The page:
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Mainstreaming Climate-Smart Agriculture in Small-Scale Farming Systems: A Holistic Nonparametric Applicability Assessment in South Africa

1
Department of Agriculture, Faculty of Science & Agriculture, University of Zululand, KwaDlangezwa 3886, South Africa
2
Department of Agricultural Economics & Extension, University of Fort Hare, Alice 5700, South Africa
*
Author to whom correspondence should be addressed.
Agriculture 2020, 10(3), 52; https://doi.org/10.3390/agriculture10030052
Received: 21 January 2020 / Revised: 20 February 2020 / Accepted: 22 February 2020 / Published: 26 February 2020
Current research focuses disproportionately on the characteristics of farmers to understand the factors that influence the introduction of climate-smart agriculture (CSA). As a result, there has been a failure to take a holistic view of the range of drivers and barriers to CSA implementation. Many aspects of technologies or practices that may encourage or inhibit the implementation of CSA and define its applicability are, therefore, not systematically considered in the design of interventions. The uptake of any practice should depend on both farmers’ characteristics and factors inherent in the practice itself. This paper, therefore, examines procedures for incorporating the applicability of CSA practices in a farm-level analysis based on the investigations conducted in King Cetshwayo District Municipality (KCDM) of the KwaZulu-Natal (KZN) Province of South Africa. How the farmers perceived the social, technical, economic, and environmental compatibility of the practices constituted the key goal of the inquiry. Data were collected through structured interviews using close-ended questionnaires, from a sample of 327 small-scale farmers (farmers with farm sizes of less than or equal to 5 hectares). The analysis made use of the Acceptance Level Index (ALI) and Composite Score Index (CSI). This paper establishes that, based on social compatibility, the farmers showed high acceptance for cultivation of cover crops (ALI = 574), agroforestry (ALI = 559), and diet improvement for animals (ALI = 554), based on technical compatibility, the use of organic manure (ALI = 545), rotational cropping (ALI = 529), mulching (ALI = 525) and cultivation of cover crops (ALI = 533) were highly accepted. With economic compatibility in perspective, the farmers showed high preference for mulching (ALI = 541), organic manure (ALI = 542) and rotational cropping (ALI = 515), while the use of organic manure (ALI = 524) was highly embraced based on environmental compatibility. Consequently, it is recommended that policies aimed at mainstreaming CSA technologies should pay adequate attention to their applicability in locations under consideration and emphasize the critical role of the provision of information on CSA technologies or practices. View Full-Text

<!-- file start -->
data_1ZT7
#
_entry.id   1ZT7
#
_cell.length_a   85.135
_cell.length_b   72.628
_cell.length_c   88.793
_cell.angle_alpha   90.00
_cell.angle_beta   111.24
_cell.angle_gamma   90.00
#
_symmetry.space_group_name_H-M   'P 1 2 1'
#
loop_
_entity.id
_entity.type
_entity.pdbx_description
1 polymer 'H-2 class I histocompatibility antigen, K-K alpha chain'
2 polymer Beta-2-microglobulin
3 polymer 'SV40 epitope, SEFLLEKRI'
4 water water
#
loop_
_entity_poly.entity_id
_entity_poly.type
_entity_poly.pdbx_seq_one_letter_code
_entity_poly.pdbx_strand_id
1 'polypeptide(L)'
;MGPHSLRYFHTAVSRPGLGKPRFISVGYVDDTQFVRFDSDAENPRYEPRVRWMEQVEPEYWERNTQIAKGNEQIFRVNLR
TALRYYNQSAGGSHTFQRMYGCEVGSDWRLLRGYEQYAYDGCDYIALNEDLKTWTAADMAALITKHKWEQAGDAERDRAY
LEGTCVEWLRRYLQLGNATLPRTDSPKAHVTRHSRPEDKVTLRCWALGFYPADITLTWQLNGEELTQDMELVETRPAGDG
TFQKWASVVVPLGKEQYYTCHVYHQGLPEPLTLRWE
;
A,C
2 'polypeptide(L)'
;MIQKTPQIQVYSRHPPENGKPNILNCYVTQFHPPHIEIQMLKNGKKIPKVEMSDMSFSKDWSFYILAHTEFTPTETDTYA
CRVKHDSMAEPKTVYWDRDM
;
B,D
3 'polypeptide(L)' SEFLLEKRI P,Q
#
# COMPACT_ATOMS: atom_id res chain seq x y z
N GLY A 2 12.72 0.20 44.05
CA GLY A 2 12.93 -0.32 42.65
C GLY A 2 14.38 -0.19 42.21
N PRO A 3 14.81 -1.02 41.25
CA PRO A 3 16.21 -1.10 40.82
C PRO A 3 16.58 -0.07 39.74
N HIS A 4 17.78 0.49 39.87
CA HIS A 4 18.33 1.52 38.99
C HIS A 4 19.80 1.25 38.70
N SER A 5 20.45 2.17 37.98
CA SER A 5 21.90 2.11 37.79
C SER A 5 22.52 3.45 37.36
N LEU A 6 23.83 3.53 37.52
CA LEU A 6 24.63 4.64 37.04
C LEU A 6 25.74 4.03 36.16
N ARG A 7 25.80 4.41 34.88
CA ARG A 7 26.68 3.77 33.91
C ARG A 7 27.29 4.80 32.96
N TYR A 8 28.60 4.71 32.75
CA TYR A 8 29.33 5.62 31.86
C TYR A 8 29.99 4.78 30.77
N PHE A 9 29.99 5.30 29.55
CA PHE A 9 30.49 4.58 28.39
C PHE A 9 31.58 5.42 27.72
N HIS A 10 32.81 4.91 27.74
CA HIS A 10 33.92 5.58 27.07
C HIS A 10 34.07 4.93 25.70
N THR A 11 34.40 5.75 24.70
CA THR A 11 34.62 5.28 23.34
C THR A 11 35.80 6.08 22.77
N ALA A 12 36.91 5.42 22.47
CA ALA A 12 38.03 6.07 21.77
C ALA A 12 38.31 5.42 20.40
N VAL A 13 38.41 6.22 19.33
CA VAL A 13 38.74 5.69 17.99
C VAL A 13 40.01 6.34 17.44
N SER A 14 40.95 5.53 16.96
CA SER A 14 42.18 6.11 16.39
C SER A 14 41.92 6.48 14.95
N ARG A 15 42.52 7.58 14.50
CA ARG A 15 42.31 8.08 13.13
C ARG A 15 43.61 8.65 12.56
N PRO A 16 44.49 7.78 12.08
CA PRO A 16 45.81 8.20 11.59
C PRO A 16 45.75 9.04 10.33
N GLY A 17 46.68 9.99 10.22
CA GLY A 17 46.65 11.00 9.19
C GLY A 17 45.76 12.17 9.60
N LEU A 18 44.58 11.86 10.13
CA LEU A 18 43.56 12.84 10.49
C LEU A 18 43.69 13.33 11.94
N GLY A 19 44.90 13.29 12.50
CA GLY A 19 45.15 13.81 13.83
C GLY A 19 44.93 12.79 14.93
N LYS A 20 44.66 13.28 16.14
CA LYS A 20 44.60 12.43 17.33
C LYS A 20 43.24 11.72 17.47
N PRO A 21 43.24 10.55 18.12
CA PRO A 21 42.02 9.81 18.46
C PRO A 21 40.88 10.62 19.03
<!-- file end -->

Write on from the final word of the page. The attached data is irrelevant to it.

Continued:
Keywords: food security; greenhouse gas mitigation; holistic compatibility; resilience improvement food security; greenhouse gas mitigation; holistic compatibility; resilience improvement
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Abegunde, V.O.; Sibanda, M.; Obi, A. Mainstreaming Climate-Smart Agriculture in Small-Scale Farming Systems: A Holistic Nonparametric Applicability Assessment in South Africa. Agriculture 2020, 10, 52.

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